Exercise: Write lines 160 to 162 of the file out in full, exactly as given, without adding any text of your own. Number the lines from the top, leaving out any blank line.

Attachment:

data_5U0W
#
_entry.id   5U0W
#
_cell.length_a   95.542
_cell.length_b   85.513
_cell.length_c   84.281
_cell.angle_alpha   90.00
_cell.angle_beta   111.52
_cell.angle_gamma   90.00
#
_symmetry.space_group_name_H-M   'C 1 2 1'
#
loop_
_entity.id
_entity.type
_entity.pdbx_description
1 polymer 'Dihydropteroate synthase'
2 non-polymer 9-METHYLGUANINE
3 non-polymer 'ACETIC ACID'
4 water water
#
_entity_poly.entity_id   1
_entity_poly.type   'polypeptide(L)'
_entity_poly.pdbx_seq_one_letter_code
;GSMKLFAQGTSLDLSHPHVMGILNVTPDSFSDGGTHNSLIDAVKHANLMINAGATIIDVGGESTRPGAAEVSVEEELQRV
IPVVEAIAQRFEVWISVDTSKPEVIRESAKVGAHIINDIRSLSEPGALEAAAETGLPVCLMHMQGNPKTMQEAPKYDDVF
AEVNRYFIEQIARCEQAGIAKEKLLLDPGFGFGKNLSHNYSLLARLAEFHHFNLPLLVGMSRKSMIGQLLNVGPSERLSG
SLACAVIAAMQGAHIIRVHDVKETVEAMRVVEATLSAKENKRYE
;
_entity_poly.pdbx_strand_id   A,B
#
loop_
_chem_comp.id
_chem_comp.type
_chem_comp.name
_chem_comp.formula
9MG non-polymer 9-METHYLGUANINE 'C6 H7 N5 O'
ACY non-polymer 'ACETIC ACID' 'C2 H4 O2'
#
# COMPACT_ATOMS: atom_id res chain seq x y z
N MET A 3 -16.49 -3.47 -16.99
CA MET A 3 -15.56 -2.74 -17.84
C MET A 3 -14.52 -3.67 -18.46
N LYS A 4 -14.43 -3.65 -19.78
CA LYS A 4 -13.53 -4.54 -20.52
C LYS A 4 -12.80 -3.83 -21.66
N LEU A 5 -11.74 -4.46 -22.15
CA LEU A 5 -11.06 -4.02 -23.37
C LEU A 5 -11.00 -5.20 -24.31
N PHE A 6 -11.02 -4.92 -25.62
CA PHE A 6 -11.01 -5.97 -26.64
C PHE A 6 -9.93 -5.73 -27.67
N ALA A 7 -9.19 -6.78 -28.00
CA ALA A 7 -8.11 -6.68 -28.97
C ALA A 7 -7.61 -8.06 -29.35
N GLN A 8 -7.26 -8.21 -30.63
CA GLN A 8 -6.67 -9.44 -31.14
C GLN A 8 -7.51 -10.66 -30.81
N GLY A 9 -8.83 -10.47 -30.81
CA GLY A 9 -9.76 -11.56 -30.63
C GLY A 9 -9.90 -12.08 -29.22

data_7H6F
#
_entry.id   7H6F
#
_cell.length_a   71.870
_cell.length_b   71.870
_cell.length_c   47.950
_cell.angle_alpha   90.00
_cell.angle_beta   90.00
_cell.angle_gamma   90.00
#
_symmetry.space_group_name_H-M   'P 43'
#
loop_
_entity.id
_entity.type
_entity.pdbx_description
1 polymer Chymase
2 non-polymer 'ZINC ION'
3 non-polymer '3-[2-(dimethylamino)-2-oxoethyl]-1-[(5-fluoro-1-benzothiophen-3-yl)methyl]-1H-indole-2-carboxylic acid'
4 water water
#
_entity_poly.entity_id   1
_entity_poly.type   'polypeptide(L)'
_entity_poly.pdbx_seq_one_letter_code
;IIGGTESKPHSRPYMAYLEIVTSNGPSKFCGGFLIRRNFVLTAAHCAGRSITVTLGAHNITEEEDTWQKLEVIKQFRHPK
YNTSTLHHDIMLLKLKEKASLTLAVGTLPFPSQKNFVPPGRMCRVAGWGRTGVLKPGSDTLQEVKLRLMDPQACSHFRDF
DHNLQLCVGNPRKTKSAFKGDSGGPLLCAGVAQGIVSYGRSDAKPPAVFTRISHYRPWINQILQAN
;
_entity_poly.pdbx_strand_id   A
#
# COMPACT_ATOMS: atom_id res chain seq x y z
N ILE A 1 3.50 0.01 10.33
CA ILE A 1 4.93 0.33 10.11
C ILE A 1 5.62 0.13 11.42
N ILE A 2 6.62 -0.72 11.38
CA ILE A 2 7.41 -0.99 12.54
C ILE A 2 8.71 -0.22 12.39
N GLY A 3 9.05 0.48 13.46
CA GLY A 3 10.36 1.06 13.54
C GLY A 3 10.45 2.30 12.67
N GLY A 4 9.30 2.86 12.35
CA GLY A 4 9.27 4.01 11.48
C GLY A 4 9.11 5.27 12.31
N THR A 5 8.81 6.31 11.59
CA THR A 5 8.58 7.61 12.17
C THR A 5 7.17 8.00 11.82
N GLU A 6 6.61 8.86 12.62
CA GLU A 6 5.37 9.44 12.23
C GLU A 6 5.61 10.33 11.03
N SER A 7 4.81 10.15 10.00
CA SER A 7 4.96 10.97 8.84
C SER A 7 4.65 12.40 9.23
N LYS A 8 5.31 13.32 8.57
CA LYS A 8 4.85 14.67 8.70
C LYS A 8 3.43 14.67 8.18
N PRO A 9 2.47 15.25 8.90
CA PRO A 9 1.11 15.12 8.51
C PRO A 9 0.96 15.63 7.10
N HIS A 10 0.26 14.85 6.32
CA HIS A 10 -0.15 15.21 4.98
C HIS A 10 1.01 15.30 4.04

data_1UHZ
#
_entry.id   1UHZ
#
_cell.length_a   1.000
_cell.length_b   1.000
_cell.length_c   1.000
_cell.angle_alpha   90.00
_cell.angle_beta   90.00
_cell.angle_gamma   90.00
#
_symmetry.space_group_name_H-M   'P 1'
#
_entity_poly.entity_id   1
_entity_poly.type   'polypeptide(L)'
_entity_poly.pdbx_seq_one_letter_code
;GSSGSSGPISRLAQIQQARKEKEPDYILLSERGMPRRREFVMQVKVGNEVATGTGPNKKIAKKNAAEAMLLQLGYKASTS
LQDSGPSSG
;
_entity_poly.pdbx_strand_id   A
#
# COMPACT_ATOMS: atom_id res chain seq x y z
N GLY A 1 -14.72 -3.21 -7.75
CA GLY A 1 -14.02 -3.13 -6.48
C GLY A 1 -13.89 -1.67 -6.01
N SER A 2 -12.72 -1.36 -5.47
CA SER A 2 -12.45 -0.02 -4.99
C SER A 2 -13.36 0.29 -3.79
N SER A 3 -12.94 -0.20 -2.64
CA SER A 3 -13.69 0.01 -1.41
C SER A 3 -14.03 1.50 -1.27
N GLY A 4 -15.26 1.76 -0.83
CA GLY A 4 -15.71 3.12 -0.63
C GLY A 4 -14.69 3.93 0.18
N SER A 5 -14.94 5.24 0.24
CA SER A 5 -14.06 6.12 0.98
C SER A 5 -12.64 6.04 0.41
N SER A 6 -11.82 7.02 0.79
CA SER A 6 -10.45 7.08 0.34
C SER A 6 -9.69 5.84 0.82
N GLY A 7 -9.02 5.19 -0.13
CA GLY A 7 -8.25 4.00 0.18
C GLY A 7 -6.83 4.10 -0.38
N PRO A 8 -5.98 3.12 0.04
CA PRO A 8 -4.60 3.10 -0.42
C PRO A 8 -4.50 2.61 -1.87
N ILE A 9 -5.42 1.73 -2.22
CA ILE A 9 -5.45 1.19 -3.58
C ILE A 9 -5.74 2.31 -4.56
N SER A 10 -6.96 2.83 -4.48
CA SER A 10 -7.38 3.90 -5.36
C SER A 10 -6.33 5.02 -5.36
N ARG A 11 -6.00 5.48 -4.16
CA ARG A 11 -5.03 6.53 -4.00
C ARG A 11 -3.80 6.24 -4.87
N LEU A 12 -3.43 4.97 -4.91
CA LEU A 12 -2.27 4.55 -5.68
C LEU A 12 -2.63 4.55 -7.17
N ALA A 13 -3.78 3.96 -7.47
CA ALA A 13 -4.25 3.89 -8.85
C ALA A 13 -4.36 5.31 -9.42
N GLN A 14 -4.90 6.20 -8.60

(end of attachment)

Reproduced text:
CA SER A 5 -14.06 6.12 0.98
C SER A 5 -12.64 6.04 0.41
N SER A 6 -11.82 7.02 0.79